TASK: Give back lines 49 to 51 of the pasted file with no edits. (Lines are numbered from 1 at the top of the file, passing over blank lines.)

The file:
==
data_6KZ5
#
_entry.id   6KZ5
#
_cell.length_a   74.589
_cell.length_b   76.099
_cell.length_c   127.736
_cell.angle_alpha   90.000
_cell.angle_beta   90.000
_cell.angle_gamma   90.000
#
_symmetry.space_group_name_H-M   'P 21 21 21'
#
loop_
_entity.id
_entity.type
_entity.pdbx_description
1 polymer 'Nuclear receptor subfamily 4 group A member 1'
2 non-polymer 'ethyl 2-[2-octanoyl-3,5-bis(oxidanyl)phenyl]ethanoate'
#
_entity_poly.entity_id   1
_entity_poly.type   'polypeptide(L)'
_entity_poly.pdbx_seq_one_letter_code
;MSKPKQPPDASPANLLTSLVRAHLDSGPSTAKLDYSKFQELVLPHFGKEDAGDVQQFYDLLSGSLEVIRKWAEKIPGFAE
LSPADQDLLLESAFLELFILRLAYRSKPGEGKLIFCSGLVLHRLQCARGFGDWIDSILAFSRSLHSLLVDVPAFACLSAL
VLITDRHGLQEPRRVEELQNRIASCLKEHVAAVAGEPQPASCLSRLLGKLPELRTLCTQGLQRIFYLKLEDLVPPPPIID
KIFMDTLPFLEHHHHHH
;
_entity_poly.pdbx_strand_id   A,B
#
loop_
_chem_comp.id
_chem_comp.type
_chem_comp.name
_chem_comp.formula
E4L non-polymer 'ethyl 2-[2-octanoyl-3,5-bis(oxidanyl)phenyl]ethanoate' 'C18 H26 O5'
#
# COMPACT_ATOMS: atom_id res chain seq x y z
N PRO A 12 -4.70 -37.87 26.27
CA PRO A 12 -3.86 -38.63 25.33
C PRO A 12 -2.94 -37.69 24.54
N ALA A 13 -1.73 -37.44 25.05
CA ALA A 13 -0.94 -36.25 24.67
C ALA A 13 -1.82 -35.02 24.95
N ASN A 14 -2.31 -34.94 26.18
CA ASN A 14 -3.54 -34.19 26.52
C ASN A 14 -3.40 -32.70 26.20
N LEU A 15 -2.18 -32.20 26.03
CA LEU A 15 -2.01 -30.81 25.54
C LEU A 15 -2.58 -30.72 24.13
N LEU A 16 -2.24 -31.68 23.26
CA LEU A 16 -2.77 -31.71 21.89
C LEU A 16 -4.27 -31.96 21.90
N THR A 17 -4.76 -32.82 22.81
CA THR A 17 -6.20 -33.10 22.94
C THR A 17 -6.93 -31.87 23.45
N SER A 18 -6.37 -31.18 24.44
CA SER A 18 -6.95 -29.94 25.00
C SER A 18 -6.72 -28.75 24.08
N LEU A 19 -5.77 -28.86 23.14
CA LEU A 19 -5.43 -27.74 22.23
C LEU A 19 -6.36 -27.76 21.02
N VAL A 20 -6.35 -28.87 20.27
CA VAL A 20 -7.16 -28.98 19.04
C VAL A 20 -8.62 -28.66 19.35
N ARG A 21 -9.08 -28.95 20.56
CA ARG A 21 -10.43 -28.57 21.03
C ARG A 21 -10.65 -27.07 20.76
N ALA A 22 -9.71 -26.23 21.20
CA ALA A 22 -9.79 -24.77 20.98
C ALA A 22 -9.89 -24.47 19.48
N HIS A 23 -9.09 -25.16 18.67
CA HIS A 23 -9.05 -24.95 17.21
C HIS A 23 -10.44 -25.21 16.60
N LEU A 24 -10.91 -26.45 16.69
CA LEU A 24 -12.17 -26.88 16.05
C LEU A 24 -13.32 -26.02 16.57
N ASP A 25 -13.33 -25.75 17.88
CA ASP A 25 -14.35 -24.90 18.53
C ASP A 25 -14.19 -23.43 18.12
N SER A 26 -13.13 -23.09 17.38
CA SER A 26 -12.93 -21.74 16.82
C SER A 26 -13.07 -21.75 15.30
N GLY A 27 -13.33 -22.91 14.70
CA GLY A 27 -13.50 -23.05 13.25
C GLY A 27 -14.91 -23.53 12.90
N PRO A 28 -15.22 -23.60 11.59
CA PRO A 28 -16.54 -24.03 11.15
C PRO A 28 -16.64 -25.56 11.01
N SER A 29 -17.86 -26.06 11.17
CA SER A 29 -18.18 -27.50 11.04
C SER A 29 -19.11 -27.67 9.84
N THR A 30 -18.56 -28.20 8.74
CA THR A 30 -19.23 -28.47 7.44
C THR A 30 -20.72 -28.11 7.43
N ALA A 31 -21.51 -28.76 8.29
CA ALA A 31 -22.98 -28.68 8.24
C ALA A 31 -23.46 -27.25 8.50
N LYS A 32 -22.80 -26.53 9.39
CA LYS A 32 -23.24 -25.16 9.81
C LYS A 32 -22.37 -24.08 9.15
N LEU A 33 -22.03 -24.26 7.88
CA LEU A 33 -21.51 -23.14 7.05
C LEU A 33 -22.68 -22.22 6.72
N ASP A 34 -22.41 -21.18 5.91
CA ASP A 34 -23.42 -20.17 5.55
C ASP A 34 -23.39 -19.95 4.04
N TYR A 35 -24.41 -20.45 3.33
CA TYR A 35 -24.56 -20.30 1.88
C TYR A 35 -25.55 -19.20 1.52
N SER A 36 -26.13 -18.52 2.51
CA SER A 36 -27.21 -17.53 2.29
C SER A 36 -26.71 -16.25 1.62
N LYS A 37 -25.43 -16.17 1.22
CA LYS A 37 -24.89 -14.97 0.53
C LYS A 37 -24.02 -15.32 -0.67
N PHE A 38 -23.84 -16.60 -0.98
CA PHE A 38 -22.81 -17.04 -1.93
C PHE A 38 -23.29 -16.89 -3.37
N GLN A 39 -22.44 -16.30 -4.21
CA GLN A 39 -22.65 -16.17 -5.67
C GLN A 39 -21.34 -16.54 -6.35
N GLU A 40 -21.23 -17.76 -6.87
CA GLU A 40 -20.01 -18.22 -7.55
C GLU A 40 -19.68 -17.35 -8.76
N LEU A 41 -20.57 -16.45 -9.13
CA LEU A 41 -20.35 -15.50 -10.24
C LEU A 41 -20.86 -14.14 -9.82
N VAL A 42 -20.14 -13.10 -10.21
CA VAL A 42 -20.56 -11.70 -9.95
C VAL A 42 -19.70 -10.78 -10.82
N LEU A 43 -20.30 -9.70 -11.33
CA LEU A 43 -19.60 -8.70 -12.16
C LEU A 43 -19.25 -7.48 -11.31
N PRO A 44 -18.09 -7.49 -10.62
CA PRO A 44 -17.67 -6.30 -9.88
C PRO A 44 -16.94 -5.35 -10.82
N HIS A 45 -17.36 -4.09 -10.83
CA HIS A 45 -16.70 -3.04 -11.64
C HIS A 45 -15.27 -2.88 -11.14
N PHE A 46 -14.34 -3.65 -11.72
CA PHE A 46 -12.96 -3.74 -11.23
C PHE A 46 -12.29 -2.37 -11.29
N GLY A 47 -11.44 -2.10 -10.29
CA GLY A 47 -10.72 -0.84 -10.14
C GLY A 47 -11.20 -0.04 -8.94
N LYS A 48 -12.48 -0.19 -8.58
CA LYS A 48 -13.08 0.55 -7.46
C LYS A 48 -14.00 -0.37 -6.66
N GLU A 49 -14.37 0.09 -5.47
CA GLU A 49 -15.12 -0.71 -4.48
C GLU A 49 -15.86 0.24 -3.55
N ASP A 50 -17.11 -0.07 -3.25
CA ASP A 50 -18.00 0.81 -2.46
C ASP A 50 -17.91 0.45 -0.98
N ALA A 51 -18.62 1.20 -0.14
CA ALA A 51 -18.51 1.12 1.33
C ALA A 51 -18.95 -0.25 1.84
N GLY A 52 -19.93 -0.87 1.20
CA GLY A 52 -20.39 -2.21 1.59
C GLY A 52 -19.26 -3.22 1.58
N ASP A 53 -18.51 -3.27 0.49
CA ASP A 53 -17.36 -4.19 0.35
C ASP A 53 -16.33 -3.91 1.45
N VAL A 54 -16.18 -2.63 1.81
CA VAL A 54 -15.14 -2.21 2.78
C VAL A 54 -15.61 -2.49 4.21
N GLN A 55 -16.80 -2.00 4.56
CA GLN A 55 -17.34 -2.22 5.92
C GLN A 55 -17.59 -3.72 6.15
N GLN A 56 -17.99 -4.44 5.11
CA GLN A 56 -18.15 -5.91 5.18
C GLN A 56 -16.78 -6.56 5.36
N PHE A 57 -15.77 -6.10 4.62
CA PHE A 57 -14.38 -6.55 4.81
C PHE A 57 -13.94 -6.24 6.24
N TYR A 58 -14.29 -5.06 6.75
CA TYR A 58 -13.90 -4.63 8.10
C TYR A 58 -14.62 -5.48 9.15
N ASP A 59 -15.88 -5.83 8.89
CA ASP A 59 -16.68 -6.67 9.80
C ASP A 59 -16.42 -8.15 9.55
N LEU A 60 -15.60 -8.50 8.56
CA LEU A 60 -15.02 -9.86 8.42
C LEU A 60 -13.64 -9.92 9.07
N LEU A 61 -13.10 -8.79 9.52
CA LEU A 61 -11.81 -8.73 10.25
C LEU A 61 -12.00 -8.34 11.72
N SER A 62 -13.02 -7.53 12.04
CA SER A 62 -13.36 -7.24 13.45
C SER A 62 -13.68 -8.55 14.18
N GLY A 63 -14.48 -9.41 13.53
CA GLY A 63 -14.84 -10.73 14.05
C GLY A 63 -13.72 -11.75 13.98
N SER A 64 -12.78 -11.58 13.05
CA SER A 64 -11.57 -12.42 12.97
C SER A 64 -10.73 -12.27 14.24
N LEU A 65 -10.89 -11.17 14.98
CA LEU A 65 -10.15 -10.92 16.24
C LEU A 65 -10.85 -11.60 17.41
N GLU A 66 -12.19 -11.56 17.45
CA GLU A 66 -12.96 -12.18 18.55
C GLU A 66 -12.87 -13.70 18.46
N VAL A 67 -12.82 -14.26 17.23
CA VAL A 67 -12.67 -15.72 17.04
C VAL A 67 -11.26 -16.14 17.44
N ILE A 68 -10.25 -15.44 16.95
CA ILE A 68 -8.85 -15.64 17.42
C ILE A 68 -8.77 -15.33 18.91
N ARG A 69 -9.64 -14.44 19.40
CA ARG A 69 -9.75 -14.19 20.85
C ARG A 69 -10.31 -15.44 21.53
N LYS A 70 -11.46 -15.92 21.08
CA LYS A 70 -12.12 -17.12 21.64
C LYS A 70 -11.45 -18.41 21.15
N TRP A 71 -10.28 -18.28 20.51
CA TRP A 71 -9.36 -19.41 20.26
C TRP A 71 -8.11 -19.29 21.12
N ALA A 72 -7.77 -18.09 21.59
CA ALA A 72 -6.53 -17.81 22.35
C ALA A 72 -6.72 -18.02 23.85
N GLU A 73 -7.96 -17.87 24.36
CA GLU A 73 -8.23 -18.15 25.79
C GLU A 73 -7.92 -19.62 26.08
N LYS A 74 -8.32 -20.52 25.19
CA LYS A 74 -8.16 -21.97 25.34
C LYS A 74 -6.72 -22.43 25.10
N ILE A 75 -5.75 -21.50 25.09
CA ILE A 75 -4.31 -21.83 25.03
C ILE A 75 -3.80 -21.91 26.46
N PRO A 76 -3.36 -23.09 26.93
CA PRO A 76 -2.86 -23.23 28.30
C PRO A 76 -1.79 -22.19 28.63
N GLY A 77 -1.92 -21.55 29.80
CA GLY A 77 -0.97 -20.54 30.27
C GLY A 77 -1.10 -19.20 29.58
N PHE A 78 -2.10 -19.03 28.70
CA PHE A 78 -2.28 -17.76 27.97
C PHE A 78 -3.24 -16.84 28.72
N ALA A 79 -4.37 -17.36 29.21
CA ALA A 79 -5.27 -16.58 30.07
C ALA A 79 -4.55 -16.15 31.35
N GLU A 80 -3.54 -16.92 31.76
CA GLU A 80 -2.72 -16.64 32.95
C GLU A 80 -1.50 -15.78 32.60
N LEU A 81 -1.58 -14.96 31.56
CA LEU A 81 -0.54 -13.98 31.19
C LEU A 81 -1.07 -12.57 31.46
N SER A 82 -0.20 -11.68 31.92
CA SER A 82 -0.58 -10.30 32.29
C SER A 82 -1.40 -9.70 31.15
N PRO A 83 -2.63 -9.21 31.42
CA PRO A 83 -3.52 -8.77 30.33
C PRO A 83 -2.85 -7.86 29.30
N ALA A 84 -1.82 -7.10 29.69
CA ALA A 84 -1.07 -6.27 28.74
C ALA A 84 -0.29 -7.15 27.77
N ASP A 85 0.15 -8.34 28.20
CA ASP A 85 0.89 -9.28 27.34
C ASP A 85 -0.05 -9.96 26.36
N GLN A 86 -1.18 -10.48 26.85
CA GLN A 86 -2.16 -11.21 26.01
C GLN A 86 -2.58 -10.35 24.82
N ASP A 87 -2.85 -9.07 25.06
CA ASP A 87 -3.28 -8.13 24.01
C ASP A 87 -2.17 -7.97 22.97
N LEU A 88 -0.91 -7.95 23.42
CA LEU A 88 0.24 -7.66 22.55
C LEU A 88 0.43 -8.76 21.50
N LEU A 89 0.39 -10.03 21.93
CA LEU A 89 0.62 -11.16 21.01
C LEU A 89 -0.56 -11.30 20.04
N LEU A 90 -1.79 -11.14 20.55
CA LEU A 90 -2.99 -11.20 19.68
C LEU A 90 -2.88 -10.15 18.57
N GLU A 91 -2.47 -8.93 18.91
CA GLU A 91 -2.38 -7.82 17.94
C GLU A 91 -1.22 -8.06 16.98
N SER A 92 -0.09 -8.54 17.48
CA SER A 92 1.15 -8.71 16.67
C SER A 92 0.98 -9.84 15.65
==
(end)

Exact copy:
CA LEU A 15 -2.01 -30.81 25.54
C LEU A 15 -2.58 -30.72 24.13
N LEU A 16 -2.24 -31.68 23.26